[Date Prev][Date Next][Thread Prev][Thread Next][Date Index][Thread Index]

Re: Peak finding

Simon de Vet <sdevet@is2.dal.ca> writes:
> I have a set of 3-D data, where a single peak should occur for each Z
> value. I wish to know where this peak is.
> Currently, I've been using a gaussian fit with 5 parameters, and using
> the centre of the gaussian as the peak location. This fails when the
> peak is very near the edge of the dataset, but the results in the centre
> are good. I can easily differentiate between good values and noise from
> IDL.
> However, I tried running a different dataset and the gaussian fit just
> hung completely. On experimentation, I discovered that the good data
> hung if I tried a gaussian fit with 4 parameters (which I'd prefer) or
> with 6 parameters.
> I'm looking for a simple, but stable, way of detecting where these peaks
> occur. I'd like to avoid functions that are dependant on only a few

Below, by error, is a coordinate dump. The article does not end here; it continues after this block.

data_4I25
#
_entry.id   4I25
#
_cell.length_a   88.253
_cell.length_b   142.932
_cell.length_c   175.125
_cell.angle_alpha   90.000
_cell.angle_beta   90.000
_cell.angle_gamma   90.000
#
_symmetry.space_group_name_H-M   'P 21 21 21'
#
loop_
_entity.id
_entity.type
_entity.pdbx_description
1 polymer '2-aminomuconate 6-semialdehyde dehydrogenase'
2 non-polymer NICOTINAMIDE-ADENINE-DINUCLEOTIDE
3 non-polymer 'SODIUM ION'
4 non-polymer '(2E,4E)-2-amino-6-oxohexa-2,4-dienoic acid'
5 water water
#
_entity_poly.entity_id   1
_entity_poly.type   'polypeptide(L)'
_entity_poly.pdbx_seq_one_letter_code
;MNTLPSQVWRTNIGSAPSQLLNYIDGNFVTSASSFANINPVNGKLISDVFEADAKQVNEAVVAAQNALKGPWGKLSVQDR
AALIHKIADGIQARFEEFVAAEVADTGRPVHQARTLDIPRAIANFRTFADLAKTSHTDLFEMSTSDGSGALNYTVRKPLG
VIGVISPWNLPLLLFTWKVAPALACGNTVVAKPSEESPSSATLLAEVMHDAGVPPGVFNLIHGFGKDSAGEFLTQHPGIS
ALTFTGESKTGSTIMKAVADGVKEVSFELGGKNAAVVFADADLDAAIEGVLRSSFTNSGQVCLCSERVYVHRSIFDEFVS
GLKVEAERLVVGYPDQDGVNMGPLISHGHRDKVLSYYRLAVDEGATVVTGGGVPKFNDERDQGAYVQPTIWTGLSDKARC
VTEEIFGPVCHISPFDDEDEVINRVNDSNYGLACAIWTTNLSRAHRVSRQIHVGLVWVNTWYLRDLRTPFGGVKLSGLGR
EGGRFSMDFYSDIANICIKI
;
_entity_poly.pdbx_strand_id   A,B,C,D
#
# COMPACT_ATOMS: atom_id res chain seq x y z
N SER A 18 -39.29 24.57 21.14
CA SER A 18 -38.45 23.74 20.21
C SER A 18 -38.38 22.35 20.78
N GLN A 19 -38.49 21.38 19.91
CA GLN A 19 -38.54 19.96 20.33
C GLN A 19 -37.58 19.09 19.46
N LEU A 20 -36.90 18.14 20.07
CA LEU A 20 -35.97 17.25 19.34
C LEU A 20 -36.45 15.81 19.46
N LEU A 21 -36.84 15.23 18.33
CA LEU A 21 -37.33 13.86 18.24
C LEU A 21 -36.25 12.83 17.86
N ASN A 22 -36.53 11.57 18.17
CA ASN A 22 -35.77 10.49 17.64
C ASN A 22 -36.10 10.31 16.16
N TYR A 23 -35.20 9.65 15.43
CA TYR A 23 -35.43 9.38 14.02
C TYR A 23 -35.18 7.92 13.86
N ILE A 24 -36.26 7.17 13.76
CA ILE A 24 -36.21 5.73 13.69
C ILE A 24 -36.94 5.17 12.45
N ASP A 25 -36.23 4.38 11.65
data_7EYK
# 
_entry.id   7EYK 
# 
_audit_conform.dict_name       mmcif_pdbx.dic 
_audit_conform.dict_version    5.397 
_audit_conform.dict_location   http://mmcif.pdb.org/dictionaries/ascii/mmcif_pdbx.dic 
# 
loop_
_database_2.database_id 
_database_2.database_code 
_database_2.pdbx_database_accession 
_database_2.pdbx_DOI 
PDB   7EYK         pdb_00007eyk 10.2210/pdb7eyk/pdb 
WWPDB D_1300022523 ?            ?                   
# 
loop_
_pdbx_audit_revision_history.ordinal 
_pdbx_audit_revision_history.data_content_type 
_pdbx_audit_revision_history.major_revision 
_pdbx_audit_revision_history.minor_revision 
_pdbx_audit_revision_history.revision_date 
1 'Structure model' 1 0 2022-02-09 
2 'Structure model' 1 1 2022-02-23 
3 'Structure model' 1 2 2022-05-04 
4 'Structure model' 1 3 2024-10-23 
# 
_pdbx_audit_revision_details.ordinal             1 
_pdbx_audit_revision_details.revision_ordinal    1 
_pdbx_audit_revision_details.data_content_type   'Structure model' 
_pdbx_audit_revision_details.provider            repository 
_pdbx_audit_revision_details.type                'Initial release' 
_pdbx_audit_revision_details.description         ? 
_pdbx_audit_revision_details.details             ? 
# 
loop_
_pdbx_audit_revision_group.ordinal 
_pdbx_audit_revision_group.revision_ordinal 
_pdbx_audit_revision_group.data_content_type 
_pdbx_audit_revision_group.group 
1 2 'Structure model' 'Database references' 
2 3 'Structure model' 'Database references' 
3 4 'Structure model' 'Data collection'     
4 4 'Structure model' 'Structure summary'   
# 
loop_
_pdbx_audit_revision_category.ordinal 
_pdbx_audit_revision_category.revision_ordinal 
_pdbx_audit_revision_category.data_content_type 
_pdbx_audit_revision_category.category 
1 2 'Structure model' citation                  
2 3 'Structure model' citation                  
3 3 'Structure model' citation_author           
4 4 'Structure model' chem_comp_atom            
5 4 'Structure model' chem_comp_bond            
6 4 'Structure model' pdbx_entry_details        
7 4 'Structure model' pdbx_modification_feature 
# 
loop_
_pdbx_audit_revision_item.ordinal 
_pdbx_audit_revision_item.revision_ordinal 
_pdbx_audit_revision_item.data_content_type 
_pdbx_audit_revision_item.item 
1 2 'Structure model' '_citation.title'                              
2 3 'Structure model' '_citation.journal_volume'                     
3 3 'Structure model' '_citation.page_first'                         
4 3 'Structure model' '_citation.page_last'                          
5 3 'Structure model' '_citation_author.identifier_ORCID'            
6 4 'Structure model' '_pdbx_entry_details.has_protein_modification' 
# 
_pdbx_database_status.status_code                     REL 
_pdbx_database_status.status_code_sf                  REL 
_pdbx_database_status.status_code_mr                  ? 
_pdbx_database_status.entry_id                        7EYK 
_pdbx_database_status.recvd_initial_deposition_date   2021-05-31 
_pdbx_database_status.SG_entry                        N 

> points (like simply using MAX). It doesn't have to work in all
> situations, but should be happy when both edges of the peak are present.

Hi Simon-- 

Would you be interested in trying my MPFIT2DPEAK function?  This
function is specialized for fitting 2D peaks [ which I assume is what
you have, since you say you have one peak for each Z value, hence one
peak located in the X-Y plane ].

This function uses an initial guess that is not dependent on a single
noisy point.  It finds the "peakiest" signal by examining all data
points above the mean.  The key is that it estimates the width of the
peak based on the estimated volume of the peak, which uses all of the
points on the surface.  I think this is more robust, but sure would
like to hear your experiences!


http://cow.physics.wisc.edu/~craigm/idl/idl.html     (under Fitting)

Craig B. Markwardt, Ph.D.         EMAIL:    craigmnet@cow.physics.wisc.edu
Astrophysics, IDL, Finance, Derivatives | Remove "net" for better response